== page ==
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Lieutenant. 2nd Battalion. The Cameronians *. London Gazetted on 5th April 1882. Born on 30th July 1858 at Morden, Surrey. Died on the 24th July, 1907 at London. Memorial on grave in St Peter's Churchyard, Rodmarton, Cirencester, Gloucestershire.
Digest of Citation reads:
On 28th March 1879 during the Zulu War in South Africa, Lieutenant Lysons, during the assault on the Inhlobane Mountain: Sir Evelyn Wood ordered that some Zulus be dislodged from a position, in some natural caves , where they were causing large losses. A delay occurred in the carrying out of this order so Captain Ronald Campbell of the Coldstream Guards, along with Lieutenant Lysons and Private Fowler ran forward with determination, advanced over a mass of fallen boulders, through walls of rock which lead to a cave where the Zulus lay hidden. As it was impossible for two men to walk side-by-side, they had to advance in single file with Captain Campbell leading. He was killed at the mouth of the cave. Lieutenant Lysons and Private Fowler dashed into the cave, which had subterranean passages leading off, and fired into the chasm below, succeeding in driving the enemy from the stronghold. Scottish Rifles.
Additional information:. Colonel LYONS was also a Companion of the Order of the Bath. He was a Colonel of the 1st Bedfordshire Regiment.
He was the son of Sir Daniel Lysons, who fought in the Crimea. Henry Lysons were educated at Wellington College. He joined the 19th Light Infantry in 1878, was ADC to Sir Evelyn Wood VC in the Zulu War. He fought at Zungen Nek and the Inhlobane Mountains and took part in the Battles of Kambula and Ulundi He married Vanda, the daughter of C.E. Trffry of Place, Cornwall. From 1884-85 he served in the Sudan with the Egyptian Army, getting the Medal, clasp and Bronze Star.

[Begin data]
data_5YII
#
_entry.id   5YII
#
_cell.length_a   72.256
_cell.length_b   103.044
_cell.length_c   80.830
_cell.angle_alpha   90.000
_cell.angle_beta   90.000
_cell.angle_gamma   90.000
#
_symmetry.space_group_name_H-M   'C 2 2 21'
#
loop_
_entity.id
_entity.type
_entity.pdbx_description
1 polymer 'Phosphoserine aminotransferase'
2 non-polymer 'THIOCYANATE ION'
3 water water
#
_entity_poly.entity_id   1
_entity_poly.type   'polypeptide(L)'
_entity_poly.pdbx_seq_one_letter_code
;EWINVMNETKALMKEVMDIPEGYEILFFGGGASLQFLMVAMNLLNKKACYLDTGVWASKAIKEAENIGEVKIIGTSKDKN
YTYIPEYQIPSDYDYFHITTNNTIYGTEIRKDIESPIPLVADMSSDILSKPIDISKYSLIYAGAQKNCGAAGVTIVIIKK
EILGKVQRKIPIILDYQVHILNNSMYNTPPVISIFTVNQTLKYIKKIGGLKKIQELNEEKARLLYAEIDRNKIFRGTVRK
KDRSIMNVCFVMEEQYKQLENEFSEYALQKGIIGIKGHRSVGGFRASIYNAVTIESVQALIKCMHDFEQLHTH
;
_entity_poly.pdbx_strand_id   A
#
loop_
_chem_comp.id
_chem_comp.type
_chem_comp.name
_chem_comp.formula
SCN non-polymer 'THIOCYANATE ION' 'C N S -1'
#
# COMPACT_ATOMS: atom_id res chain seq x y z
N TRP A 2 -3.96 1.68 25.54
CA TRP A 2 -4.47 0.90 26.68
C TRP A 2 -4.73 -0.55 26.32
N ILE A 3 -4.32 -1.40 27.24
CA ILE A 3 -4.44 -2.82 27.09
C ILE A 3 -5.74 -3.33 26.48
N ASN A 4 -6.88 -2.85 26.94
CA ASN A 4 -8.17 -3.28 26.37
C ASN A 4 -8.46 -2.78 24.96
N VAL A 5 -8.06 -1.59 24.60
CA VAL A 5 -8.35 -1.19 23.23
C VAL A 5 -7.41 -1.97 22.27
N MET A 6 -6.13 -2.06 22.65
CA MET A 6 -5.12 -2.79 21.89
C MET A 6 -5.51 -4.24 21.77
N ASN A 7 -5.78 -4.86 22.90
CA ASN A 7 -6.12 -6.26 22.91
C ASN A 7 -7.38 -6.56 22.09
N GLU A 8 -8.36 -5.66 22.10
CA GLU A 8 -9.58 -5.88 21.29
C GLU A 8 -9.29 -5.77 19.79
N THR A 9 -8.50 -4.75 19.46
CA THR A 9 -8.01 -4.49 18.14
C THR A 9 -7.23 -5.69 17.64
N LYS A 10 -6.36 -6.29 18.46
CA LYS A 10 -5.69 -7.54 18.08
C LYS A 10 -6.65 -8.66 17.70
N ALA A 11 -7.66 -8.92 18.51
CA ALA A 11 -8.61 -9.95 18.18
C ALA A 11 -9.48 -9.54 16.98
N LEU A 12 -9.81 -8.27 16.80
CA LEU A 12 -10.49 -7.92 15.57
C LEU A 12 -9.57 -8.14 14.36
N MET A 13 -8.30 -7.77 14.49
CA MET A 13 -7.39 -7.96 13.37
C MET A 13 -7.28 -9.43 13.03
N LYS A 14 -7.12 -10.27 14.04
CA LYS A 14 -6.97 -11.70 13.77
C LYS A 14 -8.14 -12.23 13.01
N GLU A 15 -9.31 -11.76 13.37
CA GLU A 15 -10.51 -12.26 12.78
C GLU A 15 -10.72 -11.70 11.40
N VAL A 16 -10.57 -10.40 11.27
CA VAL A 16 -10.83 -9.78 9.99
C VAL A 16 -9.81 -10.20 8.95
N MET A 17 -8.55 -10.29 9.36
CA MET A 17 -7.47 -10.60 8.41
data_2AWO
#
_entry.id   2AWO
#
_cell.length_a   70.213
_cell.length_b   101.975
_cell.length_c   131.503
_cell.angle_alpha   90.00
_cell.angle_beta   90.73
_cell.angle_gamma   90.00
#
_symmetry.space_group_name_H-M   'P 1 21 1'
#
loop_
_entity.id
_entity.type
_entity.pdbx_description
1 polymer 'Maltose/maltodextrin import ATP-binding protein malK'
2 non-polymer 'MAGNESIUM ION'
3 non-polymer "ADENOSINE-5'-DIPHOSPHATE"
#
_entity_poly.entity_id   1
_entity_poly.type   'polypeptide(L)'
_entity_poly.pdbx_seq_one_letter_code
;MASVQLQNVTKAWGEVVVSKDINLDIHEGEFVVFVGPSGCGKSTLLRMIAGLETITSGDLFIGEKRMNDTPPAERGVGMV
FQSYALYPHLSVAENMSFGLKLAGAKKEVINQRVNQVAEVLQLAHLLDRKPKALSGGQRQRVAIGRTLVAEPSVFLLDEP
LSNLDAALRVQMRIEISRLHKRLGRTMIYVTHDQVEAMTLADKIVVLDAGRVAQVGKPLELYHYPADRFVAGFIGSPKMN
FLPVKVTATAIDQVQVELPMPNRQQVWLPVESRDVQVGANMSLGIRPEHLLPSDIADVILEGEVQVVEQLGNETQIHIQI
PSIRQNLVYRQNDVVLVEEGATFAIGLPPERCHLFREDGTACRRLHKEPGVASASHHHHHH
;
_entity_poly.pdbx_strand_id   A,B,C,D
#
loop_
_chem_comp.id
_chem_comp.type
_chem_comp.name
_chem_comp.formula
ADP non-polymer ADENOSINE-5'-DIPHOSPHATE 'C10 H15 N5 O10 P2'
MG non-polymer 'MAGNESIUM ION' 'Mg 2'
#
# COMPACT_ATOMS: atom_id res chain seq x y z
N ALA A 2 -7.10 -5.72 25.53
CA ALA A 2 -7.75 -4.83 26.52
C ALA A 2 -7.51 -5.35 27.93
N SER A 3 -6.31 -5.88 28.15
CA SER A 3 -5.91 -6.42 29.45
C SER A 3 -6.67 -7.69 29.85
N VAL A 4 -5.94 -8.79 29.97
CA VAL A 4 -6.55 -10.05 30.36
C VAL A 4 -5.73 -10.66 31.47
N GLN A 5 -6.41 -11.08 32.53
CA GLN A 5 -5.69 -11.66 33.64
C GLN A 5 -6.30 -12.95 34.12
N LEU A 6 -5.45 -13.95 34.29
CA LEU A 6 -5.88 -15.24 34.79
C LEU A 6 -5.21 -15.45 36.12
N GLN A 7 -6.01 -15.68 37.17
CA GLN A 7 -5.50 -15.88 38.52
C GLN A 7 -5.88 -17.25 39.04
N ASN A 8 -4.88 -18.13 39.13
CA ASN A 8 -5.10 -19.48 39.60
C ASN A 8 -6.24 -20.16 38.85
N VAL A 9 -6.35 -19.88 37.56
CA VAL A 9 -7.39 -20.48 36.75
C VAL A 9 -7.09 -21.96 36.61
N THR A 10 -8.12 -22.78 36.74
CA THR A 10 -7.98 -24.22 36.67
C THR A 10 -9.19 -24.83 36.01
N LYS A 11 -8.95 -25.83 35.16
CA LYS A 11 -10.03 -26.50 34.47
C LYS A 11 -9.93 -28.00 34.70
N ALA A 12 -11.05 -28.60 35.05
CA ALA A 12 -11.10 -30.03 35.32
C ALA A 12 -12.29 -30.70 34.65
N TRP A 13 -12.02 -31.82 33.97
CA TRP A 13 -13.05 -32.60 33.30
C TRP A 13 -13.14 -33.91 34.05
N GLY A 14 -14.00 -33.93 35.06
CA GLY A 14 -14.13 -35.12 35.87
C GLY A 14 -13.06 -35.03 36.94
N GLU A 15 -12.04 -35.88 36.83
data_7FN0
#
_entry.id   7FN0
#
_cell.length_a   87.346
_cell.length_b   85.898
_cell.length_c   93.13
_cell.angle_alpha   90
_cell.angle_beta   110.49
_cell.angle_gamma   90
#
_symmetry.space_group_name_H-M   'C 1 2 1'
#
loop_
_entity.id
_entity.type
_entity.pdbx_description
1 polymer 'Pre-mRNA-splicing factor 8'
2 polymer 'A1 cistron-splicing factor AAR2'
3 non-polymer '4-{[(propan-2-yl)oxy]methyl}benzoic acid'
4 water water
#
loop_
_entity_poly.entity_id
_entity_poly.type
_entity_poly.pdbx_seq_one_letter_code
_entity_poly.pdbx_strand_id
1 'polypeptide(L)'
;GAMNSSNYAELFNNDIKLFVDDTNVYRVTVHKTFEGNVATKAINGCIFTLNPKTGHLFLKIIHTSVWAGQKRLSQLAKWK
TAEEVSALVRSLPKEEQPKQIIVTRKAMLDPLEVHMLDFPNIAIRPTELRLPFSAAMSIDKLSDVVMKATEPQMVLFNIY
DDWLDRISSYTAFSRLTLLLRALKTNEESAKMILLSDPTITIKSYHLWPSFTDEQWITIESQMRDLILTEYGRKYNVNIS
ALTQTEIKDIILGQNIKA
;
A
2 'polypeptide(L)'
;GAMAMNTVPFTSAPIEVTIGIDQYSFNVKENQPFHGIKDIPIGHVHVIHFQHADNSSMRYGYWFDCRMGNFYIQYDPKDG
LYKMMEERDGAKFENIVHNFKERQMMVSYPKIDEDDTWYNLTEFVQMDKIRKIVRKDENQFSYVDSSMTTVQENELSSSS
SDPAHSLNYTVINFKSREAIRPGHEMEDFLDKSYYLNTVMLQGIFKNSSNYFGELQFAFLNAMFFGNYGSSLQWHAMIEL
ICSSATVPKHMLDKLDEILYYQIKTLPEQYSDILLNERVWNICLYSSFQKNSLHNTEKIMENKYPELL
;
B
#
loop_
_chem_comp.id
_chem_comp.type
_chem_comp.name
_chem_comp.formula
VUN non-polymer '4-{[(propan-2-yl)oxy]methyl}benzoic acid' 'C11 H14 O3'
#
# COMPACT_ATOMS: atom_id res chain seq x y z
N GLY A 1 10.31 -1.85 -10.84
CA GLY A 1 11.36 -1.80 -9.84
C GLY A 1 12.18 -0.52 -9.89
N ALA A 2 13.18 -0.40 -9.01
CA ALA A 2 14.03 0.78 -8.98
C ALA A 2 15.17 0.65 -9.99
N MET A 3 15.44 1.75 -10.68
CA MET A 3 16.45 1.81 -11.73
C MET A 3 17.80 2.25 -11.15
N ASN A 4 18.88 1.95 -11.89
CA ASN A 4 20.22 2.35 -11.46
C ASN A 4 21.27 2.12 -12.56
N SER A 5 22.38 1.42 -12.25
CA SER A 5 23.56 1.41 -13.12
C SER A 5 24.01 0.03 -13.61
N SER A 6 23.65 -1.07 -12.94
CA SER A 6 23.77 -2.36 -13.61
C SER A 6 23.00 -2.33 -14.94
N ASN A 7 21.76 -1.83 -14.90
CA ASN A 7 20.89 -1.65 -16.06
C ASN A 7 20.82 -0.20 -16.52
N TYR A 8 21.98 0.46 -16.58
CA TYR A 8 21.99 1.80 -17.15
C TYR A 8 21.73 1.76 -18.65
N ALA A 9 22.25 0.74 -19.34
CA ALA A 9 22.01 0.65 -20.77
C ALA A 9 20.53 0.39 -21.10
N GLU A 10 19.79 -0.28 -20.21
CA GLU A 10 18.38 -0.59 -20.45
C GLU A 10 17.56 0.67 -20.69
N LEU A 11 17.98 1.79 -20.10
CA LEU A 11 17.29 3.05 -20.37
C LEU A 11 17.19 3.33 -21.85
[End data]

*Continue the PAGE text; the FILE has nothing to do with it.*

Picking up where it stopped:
Posts : 3192 Join date : 2009-03-03 Location : Devon
Subject: Re: LYSONS, Henry. (reg No. 762). Fri Jun 26, 2009 11:55 am
ON March 28, 1879, Sir Evelyn Wood, V.C., in command of the mounted men, taking part in the assault of the Inhlobane Mountain, noticed that much loss was being caused to our men by some Zulus who had taken up a strong position in some caves, from which they commanded the spot where some of our wounded were lying. He therefore ordered their dislodgment.
Some delay taking place in carrying it out, Captain the Honourable Ronald Campbell, Coldstream Guards, with Lieutenant Lysons and Private Edmund Fowler, advanced in a most courageous manner over a mass of fallen boulders and between rocks which led to a cave in which the enemy lay hidden. There being only room for one man to pass at a time, they had to advance in single file, and the first to reach the cave was Captain Campbell. On seeing him the Zulus fired, shooting him dead, upon which Lysons and Fowler sprang forward, and with great gallantry drove them from their stronghold. Afterwards Lysons remained at the cave's mouth while Captain Campbell's body was carried down the hill.
Lieut.-Colonel Lysons, son of the late Sir Daniel Lysons, of Crimean fame, was born at Morden, Surrey, on July 13, 1858. Educated at Wellington, he joined the 90th Light Infantry in 1878, serving through the Zulu War as A.D.C. to Sir Evelyn Wood, V.C., taking part in the affairs of Zungen Nek, and the Inhlobane Mountain, and the battles of Kambula and Ulundi, being twice mentioned in despatches and obtaining medal and clasp. Served through the Soudan War, 1884-5, obtaining medal, clasp and bronze star with Egyptian Army